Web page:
That being said, I do understand the positive effects of the digital curriculum. I have seen much more engagement from students when working on problems. I have the kids sitting in groups of threes and they have been awesome at helping one another to figure out problems. That collaboration is something they are going to need when they enter the workforce and I am glad they are doing it. I love the instant feedback we get from a problem. It helps me to see where the group needs additional help and where to give an individual push. I have been doing my best to integrate those technologies and other web tools like Edmodo and Twitter the past few years, so it is nice to see us trying to catch up to the pack. 

I still think the missing step is that kids need to be creating stuff, and not just working problems. It is difficult, in my PreCal class for example, to have them do anything other than learn the standards, then repeat. I want them to tackle real problems about real things and then create and collaborate with the new technology they have been given. But creating those kinds of lessons take time and resources that I simply don't have. I hope that one day the technology allows me to get back that time so I can come up with engaging and meaningful stuff for my kids.

Thursday, July 21, 2011

My Pet Peeve about PD

Last week I participated in my first #edchat discussion on Twitter. I had seen the hashtag around before but I never understood how it worked until this summer when I finally had some time to play around on Twitter. I jumped in with both feet to and decided to try the Tuesday Noon chat. Here are a couple of observations.

1. My pet peeve is waiting. Specifically, waiting for things that aren't worth waiting for. I don't mind waiting to pick up my kids from gymnastics because it's worth watching them tumble and then getting a big hug afterward. But at weddings, I'll wait until everyone else eats to get at the buffet. If I get to the License Branch to renew my tags and there's a line, I leave. This is my problem with most professional development. I wait all day to get that one (maybe two) idea that I can take back and actually implement. The rest of the time is usually listening to people complain about how they CAN'T do something because of NCLB or whatever else. The PD I have done on my own this summer has taken a grand total of 3 hours and has lead me to find so many other resources that my time has been much more well spent. I can't count how many hours I have spent after those, following up and building stuff.

2. An Army guy I know calls this value-for-value, and it's rare that us teachers get value-for-value with our time. I get $600 to coach Boys and Girls golf. I love doing it but do you think that's value-for-value on the time I spend scheduling, traveling, being away from my family, etc? If I spend two days at a workshop where I have to prepare two days worth for a sub, buy my own lunch, and come back with little of good use, is that value-for-value?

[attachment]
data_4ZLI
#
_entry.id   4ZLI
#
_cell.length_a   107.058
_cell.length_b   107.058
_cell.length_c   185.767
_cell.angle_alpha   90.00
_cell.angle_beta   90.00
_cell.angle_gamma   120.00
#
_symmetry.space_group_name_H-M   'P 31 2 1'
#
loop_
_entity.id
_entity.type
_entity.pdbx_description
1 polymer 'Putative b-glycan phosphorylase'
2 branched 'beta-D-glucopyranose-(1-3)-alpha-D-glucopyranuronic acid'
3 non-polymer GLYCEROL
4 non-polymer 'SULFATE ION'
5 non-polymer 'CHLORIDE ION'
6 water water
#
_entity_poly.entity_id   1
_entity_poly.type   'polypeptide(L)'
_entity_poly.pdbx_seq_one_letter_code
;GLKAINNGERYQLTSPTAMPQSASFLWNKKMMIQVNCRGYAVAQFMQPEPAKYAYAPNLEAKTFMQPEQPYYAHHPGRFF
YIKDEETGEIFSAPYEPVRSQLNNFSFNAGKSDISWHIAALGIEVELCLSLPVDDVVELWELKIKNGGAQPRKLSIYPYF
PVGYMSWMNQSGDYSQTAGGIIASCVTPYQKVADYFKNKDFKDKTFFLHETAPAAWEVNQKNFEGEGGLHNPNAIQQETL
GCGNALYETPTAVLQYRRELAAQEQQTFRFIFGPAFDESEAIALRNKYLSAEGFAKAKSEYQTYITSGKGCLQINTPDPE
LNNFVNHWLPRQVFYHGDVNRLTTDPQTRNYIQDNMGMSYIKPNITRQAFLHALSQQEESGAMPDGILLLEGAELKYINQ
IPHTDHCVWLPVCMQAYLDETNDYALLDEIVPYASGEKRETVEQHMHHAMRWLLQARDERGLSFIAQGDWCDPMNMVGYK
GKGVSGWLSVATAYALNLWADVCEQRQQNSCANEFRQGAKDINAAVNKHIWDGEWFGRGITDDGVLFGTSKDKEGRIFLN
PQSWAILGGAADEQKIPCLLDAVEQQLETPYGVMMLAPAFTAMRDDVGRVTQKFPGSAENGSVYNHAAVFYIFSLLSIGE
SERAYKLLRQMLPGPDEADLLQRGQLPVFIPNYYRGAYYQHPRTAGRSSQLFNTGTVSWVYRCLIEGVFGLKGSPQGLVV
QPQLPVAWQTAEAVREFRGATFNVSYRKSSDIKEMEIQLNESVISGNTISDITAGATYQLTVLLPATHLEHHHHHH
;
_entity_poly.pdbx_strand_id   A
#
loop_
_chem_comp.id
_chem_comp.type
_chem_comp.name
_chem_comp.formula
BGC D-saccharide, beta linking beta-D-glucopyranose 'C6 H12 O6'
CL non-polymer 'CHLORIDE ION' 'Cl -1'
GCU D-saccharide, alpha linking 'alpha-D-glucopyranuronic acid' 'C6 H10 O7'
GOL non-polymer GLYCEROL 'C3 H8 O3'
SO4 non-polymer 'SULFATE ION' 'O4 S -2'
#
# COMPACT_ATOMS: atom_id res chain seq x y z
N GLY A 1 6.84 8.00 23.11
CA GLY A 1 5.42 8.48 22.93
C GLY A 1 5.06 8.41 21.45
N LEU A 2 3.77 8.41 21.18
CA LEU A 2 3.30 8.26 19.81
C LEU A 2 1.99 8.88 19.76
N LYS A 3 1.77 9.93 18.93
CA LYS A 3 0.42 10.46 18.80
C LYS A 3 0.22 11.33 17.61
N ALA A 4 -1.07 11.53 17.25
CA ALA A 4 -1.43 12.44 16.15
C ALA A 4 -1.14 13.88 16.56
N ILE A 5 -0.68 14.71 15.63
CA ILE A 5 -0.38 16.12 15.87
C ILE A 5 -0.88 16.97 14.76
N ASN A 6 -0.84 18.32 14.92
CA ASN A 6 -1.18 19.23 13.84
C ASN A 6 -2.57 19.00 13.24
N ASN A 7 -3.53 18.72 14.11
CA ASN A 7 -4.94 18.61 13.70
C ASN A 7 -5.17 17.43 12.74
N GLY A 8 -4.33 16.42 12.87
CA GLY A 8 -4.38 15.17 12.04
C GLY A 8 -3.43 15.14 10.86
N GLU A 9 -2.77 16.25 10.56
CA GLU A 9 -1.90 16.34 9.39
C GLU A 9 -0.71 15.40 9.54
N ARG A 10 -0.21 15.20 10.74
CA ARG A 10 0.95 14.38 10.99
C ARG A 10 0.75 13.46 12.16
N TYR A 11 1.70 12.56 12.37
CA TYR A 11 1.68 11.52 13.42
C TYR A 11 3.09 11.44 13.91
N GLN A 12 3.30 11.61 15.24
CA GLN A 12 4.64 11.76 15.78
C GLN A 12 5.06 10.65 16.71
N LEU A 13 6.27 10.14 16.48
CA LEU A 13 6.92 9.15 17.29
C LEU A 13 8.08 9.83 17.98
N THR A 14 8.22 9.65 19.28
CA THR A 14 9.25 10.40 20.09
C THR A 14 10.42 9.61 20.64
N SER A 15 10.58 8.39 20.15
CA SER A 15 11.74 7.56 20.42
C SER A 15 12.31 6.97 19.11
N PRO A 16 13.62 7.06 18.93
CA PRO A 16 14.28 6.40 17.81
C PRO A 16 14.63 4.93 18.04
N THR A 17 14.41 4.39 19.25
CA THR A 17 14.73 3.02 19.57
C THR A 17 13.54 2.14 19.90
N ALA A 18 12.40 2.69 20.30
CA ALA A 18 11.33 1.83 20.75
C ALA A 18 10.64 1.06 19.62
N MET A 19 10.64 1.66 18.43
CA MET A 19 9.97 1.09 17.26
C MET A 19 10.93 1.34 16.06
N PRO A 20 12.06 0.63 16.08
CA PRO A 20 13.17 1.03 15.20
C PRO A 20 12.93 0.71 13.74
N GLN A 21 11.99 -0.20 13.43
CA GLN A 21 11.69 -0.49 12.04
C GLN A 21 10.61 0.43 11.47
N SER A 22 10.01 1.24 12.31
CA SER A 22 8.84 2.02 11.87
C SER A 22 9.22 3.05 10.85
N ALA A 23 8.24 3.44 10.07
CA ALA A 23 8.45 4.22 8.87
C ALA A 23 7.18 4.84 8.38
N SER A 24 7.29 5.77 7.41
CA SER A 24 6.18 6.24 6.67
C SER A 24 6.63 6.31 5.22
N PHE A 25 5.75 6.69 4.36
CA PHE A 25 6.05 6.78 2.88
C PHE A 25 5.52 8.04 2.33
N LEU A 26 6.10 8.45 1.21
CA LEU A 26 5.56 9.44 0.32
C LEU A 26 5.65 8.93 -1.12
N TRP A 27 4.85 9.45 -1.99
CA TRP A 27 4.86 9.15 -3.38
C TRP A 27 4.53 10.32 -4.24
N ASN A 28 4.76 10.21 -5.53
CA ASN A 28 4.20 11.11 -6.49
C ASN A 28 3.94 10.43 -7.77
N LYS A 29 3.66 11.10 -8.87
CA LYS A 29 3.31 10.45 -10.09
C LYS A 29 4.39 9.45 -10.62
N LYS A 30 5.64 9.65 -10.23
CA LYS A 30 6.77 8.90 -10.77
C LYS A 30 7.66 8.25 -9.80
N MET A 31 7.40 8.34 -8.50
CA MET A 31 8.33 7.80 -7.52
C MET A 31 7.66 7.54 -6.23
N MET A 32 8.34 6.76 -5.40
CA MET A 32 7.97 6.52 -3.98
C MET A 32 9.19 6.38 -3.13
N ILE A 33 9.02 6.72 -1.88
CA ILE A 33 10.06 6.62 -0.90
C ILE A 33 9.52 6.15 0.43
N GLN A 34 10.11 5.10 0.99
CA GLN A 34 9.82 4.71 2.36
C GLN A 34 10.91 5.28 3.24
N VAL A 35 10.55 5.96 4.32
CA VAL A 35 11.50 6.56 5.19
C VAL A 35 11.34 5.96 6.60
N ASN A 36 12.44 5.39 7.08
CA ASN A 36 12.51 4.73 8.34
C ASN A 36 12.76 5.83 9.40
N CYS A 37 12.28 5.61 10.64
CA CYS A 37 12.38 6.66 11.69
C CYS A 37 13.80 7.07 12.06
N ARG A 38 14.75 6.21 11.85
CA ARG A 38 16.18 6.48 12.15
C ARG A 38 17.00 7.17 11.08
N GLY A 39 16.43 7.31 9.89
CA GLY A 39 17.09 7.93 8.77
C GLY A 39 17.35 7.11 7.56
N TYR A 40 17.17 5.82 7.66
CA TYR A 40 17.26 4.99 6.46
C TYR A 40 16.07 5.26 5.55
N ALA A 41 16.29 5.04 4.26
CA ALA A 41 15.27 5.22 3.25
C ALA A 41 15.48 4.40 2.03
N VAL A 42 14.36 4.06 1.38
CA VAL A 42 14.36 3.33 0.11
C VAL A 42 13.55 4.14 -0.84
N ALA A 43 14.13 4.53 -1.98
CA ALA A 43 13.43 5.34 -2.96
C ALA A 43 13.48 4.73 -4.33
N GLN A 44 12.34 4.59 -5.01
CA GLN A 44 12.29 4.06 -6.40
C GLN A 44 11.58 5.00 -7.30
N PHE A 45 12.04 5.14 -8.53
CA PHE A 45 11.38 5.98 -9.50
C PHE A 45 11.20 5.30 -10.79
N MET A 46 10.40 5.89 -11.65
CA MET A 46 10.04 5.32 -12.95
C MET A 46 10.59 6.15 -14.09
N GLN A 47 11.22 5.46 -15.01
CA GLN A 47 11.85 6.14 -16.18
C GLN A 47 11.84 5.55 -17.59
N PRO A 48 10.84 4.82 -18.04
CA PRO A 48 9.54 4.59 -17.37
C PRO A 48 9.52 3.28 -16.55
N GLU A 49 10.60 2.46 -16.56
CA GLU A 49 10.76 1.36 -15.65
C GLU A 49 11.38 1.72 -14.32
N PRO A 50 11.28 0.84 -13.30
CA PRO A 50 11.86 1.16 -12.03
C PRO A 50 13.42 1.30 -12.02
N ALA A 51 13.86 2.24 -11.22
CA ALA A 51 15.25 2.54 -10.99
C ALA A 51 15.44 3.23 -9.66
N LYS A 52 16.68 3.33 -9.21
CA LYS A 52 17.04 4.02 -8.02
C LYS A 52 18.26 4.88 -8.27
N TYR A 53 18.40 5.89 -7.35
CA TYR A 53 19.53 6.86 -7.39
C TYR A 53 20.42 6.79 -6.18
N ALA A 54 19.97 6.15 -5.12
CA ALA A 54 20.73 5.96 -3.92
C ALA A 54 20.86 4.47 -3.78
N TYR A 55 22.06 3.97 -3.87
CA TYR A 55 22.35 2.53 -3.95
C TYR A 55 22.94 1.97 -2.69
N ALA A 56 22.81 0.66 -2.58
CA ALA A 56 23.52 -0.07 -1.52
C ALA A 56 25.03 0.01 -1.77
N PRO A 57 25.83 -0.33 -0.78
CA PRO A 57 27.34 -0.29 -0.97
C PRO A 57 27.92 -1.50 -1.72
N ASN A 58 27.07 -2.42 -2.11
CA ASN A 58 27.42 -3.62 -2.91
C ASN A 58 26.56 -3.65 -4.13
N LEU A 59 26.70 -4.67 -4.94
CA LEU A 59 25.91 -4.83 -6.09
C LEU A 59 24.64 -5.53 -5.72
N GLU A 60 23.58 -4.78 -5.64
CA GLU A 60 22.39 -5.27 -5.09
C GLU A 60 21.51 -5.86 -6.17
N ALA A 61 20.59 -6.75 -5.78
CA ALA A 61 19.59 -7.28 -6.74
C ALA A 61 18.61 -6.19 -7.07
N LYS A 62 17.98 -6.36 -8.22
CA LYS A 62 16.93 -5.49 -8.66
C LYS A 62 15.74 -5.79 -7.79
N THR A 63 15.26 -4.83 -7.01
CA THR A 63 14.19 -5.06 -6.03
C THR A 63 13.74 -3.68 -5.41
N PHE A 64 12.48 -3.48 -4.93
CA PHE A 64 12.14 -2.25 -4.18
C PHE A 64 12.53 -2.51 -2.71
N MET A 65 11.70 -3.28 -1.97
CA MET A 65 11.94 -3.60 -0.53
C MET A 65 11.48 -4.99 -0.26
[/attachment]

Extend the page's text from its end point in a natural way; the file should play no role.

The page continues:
3. The #edchat allowed me to expand my PLN in a short amount of time. I probably follow 7 or 8 new people on Twitter as a result of the chat that I have gleaned information or inspiration from already. That doesn't happen when I sit at a table with my own math department at an all day workshop.

4. Just in doing the chat, I learned how to use TwitterGrid and Twitterfall and already have some ideas of how to use this in my classroom. Simply participating gave me some new tools to add to my arsenal (OK, tool belt, it's not like I am my own militia of a teacher).

I feel like I have taken control of my own learning and I am getting the value that I was never able to get before. If I can get my students to do the same thing I feel like I will have solved all of my "classroom management" issues that I have fought over my first 5 years as a new teacher.

Monday, June 20, 2011

Posting is Hard Work

I thought I would post throughout the school year and I NEVER did. It was just too crazy with my wife still in her Master's Program and coaching and my classes that were pretty bad this year to say the least. But I am getting a new classroom, some new classes (Precal instead of 1A) so I am hoping that things are looking up. I still think this will be my last year unless it is just a perfect year because of all of the stuff going on in the school system and my wife going back to work. But who knows...hopefully I will keep posting to keep up with how my year goes. As I am famous for saying, we'll see....

Monday, August 9, 2010

First Day of School

The boys with belts and shirts tucked in. Plus.

The number of kids in my classes, so far. Plus.

The number of kids who didn't show up. Plus.

The number of kids who didn't show up but will tomorrow making me repeat everything. Minus.

Heat index of 108. Minus.

Lost freshman. Plus.

Lost Seniors. Plus, Plus.

Floating teacher in my room during planning. Minus (not her fault).

First day on a Monday. Minus.